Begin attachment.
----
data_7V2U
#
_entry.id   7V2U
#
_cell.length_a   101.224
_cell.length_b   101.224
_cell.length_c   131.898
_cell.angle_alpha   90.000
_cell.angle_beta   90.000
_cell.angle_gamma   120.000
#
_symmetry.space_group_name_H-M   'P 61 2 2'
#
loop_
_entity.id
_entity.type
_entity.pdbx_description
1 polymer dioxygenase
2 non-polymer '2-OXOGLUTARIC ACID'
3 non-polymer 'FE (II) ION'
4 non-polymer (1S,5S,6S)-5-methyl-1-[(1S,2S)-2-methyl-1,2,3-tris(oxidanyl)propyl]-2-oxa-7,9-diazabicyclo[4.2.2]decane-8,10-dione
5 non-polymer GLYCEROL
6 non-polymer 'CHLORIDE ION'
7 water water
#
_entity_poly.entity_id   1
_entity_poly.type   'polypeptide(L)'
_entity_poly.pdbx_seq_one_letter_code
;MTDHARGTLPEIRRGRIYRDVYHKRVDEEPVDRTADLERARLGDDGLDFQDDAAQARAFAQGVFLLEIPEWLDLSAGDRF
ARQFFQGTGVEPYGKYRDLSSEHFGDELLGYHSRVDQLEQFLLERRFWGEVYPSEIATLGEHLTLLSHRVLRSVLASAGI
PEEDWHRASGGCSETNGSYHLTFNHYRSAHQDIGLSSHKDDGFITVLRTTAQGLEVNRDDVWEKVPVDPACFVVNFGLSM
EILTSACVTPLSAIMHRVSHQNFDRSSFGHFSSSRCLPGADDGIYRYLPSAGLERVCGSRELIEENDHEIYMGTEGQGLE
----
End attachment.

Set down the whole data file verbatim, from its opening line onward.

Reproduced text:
data_7V2U
#
_entry.id   7V2U
#
_cell.length_a   101.224
_cell.length_b   101.224
_cell.length_c   131.898
_cell.angle_alpha   90.000
_cell.angle_beta   90.000
_cell.angle_gamma   120.000
#
_symmetry.space_group_name_H-M   'P 61 2 2'
#
loop_
_entity.id
_entity.type
_entity.pdbx_description
1 polymer dioxygenase
2 non-polymer '2-OXOGLUTARIC ACID'
3 non-polymer 'FE (II) ION'
4 non-polymer (1S,5S,6S)-5-methyl-1-[(1S,2S)-2-methyl-1,2,3-tris(oxidanyl)propyl]-2-oxa-7,9-diazabicyclo[4.2.2]decane-8,10-dione
5 non-polymer GLYCEROL
6 non-polymer 'CHLORIDE ION'
7 water water
#
_entity_poly.entity_id   1
_entity_poly.type   'polypeptide(L)'
_entity_poly.pdbx_seq_one_letter_code
;MTDHARGTLPEIRRGRIYRDVYHKRVDEEPVDRTADLERARLGDDGLDFQDDAAQARAFAQGVFLLEIPEWLDLSAGDRF
ARQFFQGTGVEPYGKYRDLSSEHFGDELLGYHSRVDQLEQFLLERRFWGEVYPSEIATLGEHLTLLSHRVLRSVLASAGI
PEEDWHRASGGCSETNGSYHLTFNHYRSAHQDIGLSSHKDDGFITVLRTTAQGLEVNRDDVWEKVPVDPACFVVNFGLSM
EILTSACVTPLSAIMHRVSHQNFDRSSFGHFSSSRCLPGADDGIYRYLPSAGLERVCGSRELIEENDHEIYMGTEGQGLE